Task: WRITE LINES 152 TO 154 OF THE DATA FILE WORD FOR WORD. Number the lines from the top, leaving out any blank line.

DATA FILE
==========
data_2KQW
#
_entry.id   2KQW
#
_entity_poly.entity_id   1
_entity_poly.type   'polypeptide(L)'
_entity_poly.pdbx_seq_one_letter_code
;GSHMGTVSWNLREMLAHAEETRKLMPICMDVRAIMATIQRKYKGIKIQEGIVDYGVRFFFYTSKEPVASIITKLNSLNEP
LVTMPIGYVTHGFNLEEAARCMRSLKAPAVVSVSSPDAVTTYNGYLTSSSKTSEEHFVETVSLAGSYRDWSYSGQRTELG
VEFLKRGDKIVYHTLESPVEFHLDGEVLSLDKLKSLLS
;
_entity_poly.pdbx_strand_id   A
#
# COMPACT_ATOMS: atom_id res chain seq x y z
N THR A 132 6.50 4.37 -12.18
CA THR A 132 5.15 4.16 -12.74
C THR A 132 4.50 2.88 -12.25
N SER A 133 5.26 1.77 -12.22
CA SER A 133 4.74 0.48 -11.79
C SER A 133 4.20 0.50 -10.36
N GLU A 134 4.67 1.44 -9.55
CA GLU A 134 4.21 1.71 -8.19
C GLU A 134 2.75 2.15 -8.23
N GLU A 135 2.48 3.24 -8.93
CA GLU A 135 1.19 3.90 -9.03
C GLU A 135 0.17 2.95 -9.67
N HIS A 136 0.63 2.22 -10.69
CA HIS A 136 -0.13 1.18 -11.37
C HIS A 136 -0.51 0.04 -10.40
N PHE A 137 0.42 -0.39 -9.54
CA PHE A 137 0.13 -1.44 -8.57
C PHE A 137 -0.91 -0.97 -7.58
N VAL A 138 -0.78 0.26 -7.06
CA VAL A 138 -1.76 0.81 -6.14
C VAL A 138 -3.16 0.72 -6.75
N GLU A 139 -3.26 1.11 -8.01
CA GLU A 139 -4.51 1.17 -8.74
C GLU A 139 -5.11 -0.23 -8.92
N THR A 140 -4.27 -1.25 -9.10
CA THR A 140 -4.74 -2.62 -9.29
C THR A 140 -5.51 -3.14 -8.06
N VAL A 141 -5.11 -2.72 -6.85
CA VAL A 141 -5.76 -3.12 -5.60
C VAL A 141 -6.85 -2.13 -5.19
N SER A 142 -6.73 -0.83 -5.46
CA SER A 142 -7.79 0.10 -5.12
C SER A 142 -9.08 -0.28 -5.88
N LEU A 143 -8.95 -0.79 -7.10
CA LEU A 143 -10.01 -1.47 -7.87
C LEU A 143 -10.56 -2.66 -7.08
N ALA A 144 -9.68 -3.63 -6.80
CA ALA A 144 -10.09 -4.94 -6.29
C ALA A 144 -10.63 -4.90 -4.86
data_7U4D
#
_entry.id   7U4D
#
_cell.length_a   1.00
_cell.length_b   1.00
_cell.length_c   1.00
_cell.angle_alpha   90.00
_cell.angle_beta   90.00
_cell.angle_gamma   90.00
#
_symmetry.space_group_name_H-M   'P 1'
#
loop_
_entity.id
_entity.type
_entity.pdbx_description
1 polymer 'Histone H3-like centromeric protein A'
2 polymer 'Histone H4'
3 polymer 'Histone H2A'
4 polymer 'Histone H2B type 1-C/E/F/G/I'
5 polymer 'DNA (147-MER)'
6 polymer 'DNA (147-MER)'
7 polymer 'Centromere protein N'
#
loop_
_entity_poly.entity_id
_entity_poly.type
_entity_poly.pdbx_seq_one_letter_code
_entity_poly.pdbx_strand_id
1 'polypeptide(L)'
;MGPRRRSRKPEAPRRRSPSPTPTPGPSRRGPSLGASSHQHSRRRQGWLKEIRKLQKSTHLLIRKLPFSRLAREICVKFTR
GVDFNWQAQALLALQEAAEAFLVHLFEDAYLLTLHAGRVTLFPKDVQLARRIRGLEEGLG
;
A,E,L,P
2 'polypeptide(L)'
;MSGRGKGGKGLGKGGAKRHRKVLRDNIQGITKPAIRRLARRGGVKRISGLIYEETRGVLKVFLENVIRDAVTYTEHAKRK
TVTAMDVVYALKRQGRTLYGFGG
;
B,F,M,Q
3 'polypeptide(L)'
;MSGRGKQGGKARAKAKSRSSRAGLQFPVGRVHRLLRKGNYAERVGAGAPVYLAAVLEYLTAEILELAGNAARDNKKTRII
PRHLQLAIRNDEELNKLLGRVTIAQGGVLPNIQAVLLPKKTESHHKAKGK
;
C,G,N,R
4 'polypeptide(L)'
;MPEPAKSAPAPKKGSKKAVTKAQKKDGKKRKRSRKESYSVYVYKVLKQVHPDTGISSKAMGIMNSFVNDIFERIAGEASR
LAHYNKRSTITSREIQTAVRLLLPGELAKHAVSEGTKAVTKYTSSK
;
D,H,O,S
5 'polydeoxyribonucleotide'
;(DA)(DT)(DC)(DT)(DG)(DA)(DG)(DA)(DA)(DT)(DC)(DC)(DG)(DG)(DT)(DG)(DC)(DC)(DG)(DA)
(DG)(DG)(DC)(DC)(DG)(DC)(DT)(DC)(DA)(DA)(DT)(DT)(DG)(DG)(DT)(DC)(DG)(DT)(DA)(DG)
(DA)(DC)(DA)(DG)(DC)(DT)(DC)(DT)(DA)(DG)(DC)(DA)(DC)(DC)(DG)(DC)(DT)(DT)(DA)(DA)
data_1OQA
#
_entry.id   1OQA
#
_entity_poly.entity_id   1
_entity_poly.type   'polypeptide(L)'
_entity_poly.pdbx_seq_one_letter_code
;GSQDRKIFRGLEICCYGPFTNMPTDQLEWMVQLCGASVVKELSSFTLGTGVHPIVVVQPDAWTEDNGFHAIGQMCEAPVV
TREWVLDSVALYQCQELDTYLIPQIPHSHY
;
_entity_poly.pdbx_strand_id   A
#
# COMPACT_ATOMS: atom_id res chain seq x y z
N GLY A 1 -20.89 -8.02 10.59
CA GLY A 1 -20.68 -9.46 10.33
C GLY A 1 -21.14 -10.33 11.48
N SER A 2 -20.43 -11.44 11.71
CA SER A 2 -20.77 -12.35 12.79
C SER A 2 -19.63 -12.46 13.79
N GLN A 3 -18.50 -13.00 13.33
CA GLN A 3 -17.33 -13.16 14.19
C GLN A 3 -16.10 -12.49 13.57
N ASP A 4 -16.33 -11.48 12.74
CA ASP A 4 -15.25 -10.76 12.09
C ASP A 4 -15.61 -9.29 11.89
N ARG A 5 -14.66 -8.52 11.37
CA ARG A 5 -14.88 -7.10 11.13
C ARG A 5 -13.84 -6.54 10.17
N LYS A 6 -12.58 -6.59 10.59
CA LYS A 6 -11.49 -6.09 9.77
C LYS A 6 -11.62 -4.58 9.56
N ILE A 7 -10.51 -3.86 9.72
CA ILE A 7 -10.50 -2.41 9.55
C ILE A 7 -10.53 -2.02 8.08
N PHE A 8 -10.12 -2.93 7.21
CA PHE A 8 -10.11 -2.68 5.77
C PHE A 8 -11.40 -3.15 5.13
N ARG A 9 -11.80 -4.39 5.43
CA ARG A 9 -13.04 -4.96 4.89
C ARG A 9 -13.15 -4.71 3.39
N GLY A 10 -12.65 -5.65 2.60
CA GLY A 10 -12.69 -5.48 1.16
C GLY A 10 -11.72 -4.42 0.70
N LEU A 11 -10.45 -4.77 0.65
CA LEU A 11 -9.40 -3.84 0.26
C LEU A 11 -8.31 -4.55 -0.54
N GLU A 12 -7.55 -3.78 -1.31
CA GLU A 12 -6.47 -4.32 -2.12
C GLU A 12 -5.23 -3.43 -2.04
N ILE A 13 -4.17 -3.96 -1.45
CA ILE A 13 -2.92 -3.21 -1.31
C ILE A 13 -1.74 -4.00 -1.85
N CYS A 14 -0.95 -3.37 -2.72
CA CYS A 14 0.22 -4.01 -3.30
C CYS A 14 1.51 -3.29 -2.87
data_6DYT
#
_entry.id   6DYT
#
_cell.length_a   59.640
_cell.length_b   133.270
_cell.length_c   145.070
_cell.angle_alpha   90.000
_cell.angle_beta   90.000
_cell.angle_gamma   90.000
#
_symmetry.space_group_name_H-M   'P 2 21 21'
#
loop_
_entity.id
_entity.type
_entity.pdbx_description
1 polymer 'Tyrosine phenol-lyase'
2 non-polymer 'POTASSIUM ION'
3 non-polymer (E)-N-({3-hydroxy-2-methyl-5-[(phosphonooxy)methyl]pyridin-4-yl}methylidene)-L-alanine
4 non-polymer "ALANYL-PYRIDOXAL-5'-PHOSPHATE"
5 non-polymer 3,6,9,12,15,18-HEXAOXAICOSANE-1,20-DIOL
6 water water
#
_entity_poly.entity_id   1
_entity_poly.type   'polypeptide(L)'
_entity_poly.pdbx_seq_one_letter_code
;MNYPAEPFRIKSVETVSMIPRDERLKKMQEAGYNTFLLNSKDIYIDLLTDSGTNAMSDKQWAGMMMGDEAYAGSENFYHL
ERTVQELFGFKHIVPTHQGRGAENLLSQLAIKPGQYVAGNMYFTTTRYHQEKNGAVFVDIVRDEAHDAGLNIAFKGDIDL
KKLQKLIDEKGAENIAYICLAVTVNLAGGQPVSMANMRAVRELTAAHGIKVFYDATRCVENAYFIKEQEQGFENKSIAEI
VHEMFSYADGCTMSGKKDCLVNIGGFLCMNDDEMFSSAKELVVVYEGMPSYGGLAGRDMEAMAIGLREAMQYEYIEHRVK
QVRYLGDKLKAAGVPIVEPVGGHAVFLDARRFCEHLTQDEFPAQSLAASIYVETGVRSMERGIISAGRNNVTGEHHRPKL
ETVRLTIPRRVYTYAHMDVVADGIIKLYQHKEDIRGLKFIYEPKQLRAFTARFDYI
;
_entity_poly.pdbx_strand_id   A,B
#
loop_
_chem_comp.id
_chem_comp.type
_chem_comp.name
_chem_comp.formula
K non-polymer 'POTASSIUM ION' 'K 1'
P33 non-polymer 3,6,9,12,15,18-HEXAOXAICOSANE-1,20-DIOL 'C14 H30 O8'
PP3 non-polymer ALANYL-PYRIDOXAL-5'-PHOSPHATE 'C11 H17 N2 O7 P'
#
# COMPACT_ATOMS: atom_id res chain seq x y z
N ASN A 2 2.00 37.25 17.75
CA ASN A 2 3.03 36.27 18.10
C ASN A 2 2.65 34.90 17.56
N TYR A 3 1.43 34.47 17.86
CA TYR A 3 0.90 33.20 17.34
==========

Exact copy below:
CA LEU A 11 -9.40 -3.84 0.26
C LEU A 11 -8.31 -4.55 -0.54
N GLU A 12 -7.55 -3.78 -1.31